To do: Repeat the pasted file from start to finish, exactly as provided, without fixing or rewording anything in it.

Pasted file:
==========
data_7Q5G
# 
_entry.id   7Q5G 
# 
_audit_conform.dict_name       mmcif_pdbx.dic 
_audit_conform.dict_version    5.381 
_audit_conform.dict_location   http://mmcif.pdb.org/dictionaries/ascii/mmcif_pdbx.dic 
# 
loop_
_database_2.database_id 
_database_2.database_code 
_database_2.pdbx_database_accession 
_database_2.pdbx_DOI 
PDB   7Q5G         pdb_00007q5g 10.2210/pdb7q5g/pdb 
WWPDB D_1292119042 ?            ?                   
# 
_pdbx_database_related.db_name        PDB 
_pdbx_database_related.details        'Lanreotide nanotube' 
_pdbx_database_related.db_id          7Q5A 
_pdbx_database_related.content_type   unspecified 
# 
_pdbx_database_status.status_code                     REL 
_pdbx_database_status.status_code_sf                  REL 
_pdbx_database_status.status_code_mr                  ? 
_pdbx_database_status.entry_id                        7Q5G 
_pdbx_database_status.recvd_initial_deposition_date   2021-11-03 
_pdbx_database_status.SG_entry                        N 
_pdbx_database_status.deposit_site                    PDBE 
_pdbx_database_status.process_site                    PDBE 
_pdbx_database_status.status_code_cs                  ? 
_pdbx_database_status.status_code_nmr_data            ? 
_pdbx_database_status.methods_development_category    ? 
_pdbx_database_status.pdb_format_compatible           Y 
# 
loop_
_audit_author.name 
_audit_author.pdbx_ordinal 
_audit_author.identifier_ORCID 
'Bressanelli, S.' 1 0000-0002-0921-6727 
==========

data_7Q5G
# 
_entry.id   7Q5G 
# 
_audit_conform.dict_name       mmcif_pdbx.dic 
_audit_conform.dict_version    5.381 
_audit_conform.dict_location   http://mmcif.pdb.org/dictionaries/ascii/mmcif_pdbx.dic 
# 
loop_
_database_2.database_id 
_database_2.database_code 
_database_2.pdbx_database_accession 
_database_2.pdbx_DOI 
PDB   7Q5G         pdb_00007q5g 10.2210/pdb7q5g/pdb 
WWPDB D_1292119042 ?            ?                   
# 
_pdbx_database_related.db_name        PDB 
_pdbx_database_related.details        'Lanreotide nanotube' 
_pdbx_database_related.db_id          7Q5A 
_pdbx_database_related.content_type   unspecified 
# 
_pdbx_database_status.status_code                     REL 
_pdbx_database_status.status_code_sf                  REL 
_pdbx_database_status.status_code_mr                  ? 
_pdbx_database_status.entry_id                        7Q5G 
_pdbx_database_status.recvd_initial_deposition_date   2021-11-03 
_pdbx_database_status.SG_entry                        N 
_pdbx_database_status.deposit_site                    PDBE 
_pdbx_database_status.process_site                    PDBE 
_pdbx_database_status.status_code_cs                  ? 
_pdbx_database_status.status_code_nmr_data            ? 
_pdbx_database_status.methods_development_category    ? 
_pdbx_database_status.pdb_format_compatible           Y 
# 
loop_
_audit_author.name 
_audit_author.pdbx_ordinal 
_audit_author.identifier_ORCID 
'Bressanelli, S.' 1 0000-0002-0921-6727 